Author: Nick Clyde, Johns Hopkins University
The last few holiday seasons have been marked by a regrettable trend: the extension of Black Friday opening hours into Thanksgiving Day for many stores. Black Friday is a fitting name indeed; the destruction of an important family tradition by rampant consumerism certainly invokes images of cancerous tumors. Unsurprisingly, this Thursday will be no different. Most large retail stores will open at 5 or 6 PM on Thanksgiving, with some staying open the entire day. However, there is one difference this year. There are a spate of stores who are refusing to open their doors on Thursday. “No,” they say, “there will be no purchases between these walls today. Save your money for tomorrow. We’ll gladly take it then.”
Black Thursday’s ascent to ubiquity occurred blindingly fast. Stores started opening on Turkey Day in 2011, sparking a limited amount of public outcry and a flurry of petitions. Despite this, eager shoppers still showed up to store openings to get those sweet, sweet deals on flat screens. So retailers got even bolder in 2012, pushing the openings earlier into the evening. This time it was too far, and so employees, who formerly were able to spend Thanksgiving with their families, began to fight back. But the buyers kept coming, rendering employee action moot. Thanksgiving was where the money was, and so employees had to work, or else. Thus, we have seen stores opening earlier and earlier. Now, families across the US have an early dinner and then head out in droves at 6 PM to stand in line for their blu-ray players and their trendy new coats, all at the expense of those who are forced to work.
Amid all of this protest over the earlier openings, there has been no shortage of polemics against American consumerism. Surely, the frenzy created by Black Friday sales is rather frightening. No one should ever have had to die so that someone could get their Xbox half-off. But everyone seems to have forgotten who stole Thanksgiving away from us in the first place. And now that stores are proclaiming their righteousness for having the self-restraint to abstain from the shameless profit-extraction that is the norm, many are even praising them for “having respect for the Thanksgiving holiday.” Yes, thank you, Costco and Nordstrom. Thank you for having the bare minimum of decency and respect for your employees for a tradition that’s as old as this nation. As if it was a totally normal and acceptable thing for them to even consider making their workers come in on Thanksgiving.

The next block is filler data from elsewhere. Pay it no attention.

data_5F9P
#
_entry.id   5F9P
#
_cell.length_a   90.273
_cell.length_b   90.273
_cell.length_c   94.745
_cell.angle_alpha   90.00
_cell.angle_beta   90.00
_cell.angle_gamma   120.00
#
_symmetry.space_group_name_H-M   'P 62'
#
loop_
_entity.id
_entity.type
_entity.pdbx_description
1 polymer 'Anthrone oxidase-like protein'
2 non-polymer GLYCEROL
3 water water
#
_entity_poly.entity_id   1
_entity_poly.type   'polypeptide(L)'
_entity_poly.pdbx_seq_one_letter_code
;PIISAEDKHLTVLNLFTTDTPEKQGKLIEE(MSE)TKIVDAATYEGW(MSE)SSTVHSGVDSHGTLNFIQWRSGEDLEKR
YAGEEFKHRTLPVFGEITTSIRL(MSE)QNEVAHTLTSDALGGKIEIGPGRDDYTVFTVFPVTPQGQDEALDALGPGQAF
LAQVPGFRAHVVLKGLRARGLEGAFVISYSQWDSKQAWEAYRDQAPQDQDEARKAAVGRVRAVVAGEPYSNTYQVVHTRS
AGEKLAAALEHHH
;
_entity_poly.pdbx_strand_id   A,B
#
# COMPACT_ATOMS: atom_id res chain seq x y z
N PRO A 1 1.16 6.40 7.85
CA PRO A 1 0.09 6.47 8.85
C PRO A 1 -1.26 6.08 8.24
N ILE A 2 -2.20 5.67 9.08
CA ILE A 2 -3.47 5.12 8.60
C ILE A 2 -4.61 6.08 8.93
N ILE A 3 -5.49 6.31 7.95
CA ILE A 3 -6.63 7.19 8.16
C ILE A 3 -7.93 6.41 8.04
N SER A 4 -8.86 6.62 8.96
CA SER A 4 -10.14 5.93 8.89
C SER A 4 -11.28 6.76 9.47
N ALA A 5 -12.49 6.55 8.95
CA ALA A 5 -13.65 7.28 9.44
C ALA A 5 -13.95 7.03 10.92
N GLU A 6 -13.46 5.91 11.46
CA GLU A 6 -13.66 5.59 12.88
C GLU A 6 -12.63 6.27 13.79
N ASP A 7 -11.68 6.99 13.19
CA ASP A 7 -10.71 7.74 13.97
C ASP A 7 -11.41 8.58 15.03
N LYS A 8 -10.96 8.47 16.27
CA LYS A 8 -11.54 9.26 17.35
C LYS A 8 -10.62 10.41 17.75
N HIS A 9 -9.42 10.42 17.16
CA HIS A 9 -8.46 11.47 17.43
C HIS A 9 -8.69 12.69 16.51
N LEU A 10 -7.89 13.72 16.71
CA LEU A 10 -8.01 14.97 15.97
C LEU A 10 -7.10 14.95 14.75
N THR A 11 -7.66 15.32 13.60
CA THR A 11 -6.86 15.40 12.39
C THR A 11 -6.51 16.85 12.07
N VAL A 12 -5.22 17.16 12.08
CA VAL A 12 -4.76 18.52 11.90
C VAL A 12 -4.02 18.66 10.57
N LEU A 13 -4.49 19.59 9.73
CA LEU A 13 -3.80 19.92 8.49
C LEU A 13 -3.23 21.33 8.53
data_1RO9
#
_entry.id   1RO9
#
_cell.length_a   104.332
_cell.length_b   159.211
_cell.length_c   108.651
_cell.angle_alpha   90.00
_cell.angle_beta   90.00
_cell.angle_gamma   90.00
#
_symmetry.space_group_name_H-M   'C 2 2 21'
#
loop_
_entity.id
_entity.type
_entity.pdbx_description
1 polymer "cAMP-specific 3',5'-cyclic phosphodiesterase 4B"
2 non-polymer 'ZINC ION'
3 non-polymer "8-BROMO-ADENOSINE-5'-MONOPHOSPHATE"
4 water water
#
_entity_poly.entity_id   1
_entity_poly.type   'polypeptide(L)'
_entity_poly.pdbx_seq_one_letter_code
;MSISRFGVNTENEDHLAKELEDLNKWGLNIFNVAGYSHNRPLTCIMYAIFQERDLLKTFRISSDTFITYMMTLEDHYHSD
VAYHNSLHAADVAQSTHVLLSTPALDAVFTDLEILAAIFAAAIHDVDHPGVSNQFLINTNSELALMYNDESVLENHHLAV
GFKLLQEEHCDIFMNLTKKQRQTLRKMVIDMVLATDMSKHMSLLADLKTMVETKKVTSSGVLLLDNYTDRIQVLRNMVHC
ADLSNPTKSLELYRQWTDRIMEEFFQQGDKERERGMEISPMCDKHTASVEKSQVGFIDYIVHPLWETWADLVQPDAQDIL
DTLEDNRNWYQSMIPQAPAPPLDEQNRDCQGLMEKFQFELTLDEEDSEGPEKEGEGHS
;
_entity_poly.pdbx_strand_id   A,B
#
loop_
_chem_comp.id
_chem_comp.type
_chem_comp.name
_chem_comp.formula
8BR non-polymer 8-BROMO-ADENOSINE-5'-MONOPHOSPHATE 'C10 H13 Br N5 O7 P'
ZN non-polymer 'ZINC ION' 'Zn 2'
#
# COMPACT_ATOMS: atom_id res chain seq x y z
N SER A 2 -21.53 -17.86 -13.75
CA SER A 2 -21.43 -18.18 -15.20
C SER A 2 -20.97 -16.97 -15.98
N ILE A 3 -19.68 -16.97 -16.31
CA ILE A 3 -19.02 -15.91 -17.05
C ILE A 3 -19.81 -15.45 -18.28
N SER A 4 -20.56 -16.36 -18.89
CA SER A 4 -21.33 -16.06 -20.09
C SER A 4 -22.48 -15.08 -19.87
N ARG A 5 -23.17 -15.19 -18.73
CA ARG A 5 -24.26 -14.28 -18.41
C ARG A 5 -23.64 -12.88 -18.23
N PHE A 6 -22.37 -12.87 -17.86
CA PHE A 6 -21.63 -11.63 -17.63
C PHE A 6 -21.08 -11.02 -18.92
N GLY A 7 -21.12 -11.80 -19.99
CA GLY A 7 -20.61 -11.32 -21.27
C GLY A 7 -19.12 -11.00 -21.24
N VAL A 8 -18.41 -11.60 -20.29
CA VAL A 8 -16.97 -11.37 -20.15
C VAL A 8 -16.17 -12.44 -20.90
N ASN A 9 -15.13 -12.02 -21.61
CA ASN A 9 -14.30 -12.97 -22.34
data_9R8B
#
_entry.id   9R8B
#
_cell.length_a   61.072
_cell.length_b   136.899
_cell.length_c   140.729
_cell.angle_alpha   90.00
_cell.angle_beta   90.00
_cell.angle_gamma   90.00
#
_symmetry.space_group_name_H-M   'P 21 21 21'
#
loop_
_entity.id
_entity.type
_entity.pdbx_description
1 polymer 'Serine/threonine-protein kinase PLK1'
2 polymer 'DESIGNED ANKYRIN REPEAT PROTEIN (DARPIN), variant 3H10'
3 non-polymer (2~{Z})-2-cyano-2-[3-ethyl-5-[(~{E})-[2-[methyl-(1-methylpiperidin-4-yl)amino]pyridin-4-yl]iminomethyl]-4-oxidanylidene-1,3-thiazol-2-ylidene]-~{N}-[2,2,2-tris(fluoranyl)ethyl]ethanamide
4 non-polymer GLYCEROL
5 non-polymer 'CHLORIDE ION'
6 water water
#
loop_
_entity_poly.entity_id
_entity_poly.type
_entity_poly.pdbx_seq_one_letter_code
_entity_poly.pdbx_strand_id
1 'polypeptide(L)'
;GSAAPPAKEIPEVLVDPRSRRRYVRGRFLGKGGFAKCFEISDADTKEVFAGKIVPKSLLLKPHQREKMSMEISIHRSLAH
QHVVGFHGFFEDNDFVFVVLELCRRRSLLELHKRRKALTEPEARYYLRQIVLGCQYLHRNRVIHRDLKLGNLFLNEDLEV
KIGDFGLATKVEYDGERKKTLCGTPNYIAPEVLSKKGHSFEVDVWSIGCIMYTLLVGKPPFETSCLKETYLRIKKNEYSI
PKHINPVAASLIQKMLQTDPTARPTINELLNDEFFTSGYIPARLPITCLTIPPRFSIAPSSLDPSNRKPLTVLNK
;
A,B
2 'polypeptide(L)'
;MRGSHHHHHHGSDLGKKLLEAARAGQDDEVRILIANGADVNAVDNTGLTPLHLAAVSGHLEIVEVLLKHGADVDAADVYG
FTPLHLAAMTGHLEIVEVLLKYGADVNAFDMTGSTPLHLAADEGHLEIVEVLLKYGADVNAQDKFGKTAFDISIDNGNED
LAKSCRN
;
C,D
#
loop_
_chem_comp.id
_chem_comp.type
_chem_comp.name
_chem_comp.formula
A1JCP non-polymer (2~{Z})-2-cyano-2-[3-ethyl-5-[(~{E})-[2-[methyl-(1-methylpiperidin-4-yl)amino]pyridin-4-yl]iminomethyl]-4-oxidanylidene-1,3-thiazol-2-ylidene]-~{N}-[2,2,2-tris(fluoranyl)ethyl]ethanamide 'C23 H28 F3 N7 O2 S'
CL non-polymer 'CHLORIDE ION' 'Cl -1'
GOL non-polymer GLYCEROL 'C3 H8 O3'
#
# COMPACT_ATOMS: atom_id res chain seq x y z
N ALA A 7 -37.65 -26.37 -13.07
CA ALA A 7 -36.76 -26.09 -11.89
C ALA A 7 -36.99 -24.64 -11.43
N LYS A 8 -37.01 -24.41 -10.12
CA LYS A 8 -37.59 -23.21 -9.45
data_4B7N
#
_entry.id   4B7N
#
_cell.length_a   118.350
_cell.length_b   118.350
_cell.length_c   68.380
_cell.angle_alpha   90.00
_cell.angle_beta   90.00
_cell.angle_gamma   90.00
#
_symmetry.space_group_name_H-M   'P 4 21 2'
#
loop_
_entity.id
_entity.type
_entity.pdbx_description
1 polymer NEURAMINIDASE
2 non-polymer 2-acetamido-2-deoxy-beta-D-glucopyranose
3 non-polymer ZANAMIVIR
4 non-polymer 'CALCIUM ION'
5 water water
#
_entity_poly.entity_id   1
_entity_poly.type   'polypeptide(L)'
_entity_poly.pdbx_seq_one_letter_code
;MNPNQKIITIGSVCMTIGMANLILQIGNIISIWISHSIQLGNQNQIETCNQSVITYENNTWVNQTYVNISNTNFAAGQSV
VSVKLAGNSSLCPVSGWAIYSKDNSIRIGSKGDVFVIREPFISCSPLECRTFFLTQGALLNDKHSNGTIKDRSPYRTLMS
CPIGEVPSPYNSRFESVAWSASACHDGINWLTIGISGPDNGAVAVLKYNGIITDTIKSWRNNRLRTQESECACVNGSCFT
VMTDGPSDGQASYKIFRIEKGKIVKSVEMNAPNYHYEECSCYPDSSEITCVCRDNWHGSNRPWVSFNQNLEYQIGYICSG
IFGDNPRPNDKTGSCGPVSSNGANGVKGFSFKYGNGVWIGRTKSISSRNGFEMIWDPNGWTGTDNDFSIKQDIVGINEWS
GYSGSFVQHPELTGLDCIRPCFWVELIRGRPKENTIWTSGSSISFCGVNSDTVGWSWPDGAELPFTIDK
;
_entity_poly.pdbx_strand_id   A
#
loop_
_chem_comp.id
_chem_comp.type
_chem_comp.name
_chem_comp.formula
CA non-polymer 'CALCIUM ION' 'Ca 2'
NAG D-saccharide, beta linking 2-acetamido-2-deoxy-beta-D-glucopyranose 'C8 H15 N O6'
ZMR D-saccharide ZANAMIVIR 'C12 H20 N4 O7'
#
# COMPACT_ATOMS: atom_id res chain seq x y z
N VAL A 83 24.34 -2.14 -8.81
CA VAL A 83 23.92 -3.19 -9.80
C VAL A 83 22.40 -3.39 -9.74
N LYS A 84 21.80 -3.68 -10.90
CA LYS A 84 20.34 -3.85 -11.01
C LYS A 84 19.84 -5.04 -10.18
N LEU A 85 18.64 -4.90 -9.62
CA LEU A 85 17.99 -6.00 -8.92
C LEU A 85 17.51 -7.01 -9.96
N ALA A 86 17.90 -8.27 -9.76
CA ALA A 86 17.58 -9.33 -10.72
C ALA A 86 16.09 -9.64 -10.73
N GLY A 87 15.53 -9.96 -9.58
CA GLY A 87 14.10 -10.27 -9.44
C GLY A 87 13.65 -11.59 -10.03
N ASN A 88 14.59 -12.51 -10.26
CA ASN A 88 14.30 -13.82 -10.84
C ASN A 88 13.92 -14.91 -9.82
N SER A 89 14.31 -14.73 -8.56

Black Friday’s bait-and-switch is a sinister move. Ever more attractive sales stoked the materialistic fires burning inside of us. The gaping holes in our hearts left by living in a society which alienates us from our work, from each other, and from ourselves were to be filled with laptop computers and 70% off jeans. Walmart, Target, Macy’s, and Best Buy knew this quite well. And so they tested us, trying to see just how far we were willing to go. And when we agreed to give up our family time in exchange for cheap commodities, they mocked us for our insanity. We have accepted this blame and turned the hatred in on ourselves instead of accusing those who decided to open early in the first place. It’s just as CEO Rich Milgram tells us: “This says less about the retailer and more about society as a whole. Target, Sears, Kmart and others are all doing what they need to do maximize sales and profits.” Of course! Heaven forbid anyone hurt those precious profits.
Now that a few retailers are retreating the line and giving us back what we deserved all along, are we to applaud them? Are we to take the bait and commend those CEOs who so graciously have refused to satiate our desires? Or is it finally time for us to see through the veil and begin to criticize the soulless profit-mongers who have created this feverish nightmare of consumerism in the first place? Of course, the agency of individuals is partly to blame here. Those who go out to shop on Thursday are certainly not helping the matter. Nevertheless, labor struggles and boycotts only treat the symptom of a diseased culture which runs much deeper.
Thanksgiving used to be a day on which we were supposed to be thankful. I remember being urged by my elders to consider all of the people in my life who made it wonderful, and to express my gratitude to those I love. But now, we are asked to think about what things we might have, if only we spend. “Buy, buy, buy! Return your wages to the very same people who dole them out to you, and perhaps if you are lucky, you might be just like them someday!” These are the messages we are fed by those who profit off of the societal sickness of consumerism. And then they have the gall to infect us with self-hatred for our actions. The time has long past for us to come to grips with the reality that the problem isn’t consumerism; the problem is capitalism.